From The Straits Times archives: Tying the knot your own way

Mr Mark Foo and Ms Stephanie Sim releasing 50 butterflies, bought for $5 each.
Mr Mark Foo and Ms Stephanie Sim releasing 50 butterflies, bought for $5 each.PHOTO: REVELATION CREATIVE HOUSE
Ms Suniartie Sudyono and Mr Azrulnizam Shah Sohaimi.
Ms Suniartie Sudyono and Mr Azrulnizam Shah Sohaimi.PHOTO: BLISS PHOTO+CINEMA
Ms Karen Wai and Mr Jean Paolo Ty.
Ms Karen Wai and Mr Jean Paolo Ty.PHOTO: CAILI GOH
Ms Uma Ramakrishnan and Mr Jacob Jonathan.
Ms Uma Ramakrishnan and Mr Jacob Jonathan.PHOTO: REFLEXIONS PHOTOGRAPHY
Ms Sharon Han and Mr Joshua Symons.
Ms Sharon Han and Mr Joshua Symons.PHOTO: COURTESY OF JOSHUA SYMONS

The price of wedding banquet tables has reached a new high of near $2,000, The Straits Times reported on Sunday (March 13).

The Julius Baer Lifestyle Index, which compares the price of luxury items and services across Asia, put Singapore as the region's sixth priciest place to tie the knot last year.

But a wedding doesn't have to always follow the same template; some have organised weddings for as little as $900, while others have splurged on making their day memorable.

From The Straits Times' archive, here are stories couples have shared of their big day:

I DO, MY WAY: MAKING YOUR WEDDING SPECIAL


To deocorate their flat for the wedding, Ms Chia Sin Nee and Mr Larry Ho spent less than $50 on fairy lights and paper to make bunting. -- PHOTO: IVAN TAN

How couples say "1 do" at different budgets, from a wedding that cost less than $900 to one that was more than $160,000.

Ms Debbie Soon and her husband had theirs in a tent on the Marina Barrage, while Ms Uma Ramakrishnan and Mr Jacob Jonathan had an vintage-themed gathering at bakery-cafe Carpenter & Cook.

Mr Larry Ho and Ms Chia Sin Nee spent less than $900 by having the ceremony in their own flat. Ms Karen Wai and Mr Jean Paolo Ty also tried to save by having an outdoor wedding, and buying all their decorations from Daiso.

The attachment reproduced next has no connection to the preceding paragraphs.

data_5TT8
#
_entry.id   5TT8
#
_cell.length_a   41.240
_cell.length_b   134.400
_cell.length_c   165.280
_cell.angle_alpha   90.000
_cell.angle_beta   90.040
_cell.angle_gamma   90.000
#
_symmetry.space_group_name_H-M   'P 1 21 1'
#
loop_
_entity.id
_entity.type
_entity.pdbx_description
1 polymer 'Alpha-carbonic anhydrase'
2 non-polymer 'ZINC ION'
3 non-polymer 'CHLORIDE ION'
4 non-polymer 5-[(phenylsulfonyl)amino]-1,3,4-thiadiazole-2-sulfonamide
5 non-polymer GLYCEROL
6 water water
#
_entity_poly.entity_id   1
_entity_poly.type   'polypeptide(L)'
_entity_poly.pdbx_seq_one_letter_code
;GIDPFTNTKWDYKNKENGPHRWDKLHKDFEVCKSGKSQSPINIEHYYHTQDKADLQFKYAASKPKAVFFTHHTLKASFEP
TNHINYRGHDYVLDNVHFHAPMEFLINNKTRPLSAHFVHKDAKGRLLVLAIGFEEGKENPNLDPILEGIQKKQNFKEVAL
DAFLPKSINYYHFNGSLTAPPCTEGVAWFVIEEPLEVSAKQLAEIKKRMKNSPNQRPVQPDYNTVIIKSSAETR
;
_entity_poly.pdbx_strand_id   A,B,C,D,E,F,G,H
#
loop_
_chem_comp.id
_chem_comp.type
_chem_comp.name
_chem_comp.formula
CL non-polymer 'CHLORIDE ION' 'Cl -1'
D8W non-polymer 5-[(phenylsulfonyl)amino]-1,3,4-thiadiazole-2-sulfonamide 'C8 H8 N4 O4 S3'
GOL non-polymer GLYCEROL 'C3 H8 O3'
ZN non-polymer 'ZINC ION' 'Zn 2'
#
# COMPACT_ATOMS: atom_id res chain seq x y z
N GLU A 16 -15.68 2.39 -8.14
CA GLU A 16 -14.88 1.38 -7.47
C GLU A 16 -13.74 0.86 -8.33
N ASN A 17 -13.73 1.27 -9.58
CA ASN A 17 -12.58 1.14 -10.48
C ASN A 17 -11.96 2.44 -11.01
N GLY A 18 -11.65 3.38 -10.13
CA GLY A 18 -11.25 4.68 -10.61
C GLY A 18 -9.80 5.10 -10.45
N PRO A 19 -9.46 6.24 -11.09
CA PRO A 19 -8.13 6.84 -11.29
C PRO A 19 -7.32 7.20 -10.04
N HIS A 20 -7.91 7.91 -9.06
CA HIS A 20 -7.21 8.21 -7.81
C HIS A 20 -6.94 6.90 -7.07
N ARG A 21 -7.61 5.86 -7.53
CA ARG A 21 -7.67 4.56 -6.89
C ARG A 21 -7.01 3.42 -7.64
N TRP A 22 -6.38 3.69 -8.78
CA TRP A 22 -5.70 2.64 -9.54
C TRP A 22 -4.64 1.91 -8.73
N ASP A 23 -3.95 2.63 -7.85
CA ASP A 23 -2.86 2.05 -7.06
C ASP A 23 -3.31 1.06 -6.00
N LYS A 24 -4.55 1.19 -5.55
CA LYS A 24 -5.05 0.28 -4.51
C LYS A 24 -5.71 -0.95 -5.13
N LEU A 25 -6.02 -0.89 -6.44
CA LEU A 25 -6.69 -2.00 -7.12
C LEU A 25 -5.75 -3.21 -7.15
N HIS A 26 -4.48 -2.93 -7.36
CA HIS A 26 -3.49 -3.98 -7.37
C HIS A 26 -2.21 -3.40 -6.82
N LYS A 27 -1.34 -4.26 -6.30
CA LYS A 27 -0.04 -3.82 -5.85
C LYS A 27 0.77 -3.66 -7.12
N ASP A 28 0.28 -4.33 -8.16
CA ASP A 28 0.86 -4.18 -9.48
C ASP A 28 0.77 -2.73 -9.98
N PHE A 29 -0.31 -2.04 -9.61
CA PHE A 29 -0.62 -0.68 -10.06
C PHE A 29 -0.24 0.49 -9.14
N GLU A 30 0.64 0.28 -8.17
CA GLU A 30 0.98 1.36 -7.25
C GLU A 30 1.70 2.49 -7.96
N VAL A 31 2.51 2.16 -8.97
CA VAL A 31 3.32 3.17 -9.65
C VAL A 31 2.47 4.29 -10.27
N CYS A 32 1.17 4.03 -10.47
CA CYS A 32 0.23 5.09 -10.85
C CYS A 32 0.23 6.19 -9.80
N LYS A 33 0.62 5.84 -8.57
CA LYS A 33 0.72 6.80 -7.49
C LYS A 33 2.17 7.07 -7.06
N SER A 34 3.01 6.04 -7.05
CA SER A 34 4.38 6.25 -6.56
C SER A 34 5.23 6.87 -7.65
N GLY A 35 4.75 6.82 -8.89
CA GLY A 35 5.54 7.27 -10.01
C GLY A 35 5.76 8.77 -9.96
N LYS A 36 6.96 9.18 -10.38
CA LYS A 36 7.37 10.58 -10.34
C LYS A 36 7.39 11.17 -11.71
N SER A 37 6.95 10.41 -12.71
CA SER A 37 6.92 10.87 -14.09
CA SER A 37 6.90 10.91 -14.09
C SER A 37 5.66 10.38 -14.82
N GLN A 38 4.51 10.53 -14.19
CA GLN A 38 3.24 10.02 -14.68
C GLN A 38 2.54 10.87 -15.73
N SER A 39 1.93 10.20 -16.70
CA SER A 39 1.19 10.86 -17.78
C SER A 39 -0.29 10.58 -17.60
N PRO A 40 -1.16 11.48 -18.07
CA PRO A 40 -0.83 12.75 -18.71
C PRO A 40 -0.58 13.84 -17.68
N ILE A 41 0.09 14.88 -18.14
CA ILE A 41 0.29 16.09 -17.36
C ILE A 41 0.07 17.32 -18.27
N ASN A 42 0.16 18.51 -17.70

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SAVED $20K WITH WEDDING AT JB RESTAURANT


Newlyweds Gideon Tan and Rebecca Goh (both above) held their wedding at Pekin Restoran Johor Jaya restaurant in Johor Baru and chartered two buses to the tune of $1,400 to ferry their family and friends across the Causeway. -- PHOTO: COURTESY OF GIDEON TAN

 

IT manager Gideon Tan did not mind splashing out $1,400 to charter two buses to ferry his family and friends across the Causeway for his wedding last month.

The 37-year-old and his wife, teacher Rebecca Goh, 34, estimate that they saved at least $20,000 by holding their banquet at the Pekin Restoran Johor Jaya restaurant in Johor Baru instead of a hotel in Singapore.

"It made more sense for us to do this as my wife is Malaysian and most of her relatives live in Johor Baru and Ipoh. The smaller bill was also a consideration," he says.

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$600K FOR 3-DAY CELEBRATION


Ms Natalya Twohill and Mr Sanjey Chandran had a 90-table banquet at the Shangri-La Hotel that cost $500,000.PHOTO: REFLEXIONS PHOTOGRAPHY

 

Their wedding in May last year spanned three days and cost $600,000. But Ms Natalya Twohill, 28, an associate in a private investment firm, and her husband, business development manager Sanjey Chandran, 33, think it was money well spent.

The festivities kicked off on May 23 with a henna party at Mr Chandran's home and included a tea ceremony and a Hindu temple ceremony.

The celebrations culminated in a grand 90-table banquet at the Shangri-La Hotel, Singapore that cost $500,000.

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UNDERTAKER COUPLE TAKE COFFIN-THEMED WEDDING PHOTOS


Their lives are inextricably linked to their profession so Jenny Tay and Darren Cheng decided on wedding photos featuring a casket as a prop. PHOTO: JENNY TAY

Many people will cringe and cower but Ms Jenny Tay and her fiance Darren Cheng opted for a casket as a prop in a series of pictures taken for their wedding in October last year.

Their reason? They are dead serious about their profession and their wedding. Both are in the funeral trade.

Ms Tay is the daughter of Mr Roland Tay, a colourful undertaker well-known for arranging free funerals for murder victims, the poor and the destitute.

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HAPPINESS IS A SIMPLE DIY WEDDING

You've already said "yes" to the most important person, don't be afraid to say "no" to others, says Straits Times journalist Hoe Pei Shan.

She writes: "I announced I wasn't going to have any guests other than our parents as witnesses at the wedding ceremony - the part where we exchange vows and sign papers that would legally give me access to his property.

"Oh, I added, there wouldn't be a big dinner banquet either, just a small lunch I would be planning in a non-air-conditioned section of a restaurant and bar, which I would be decorating myself too."

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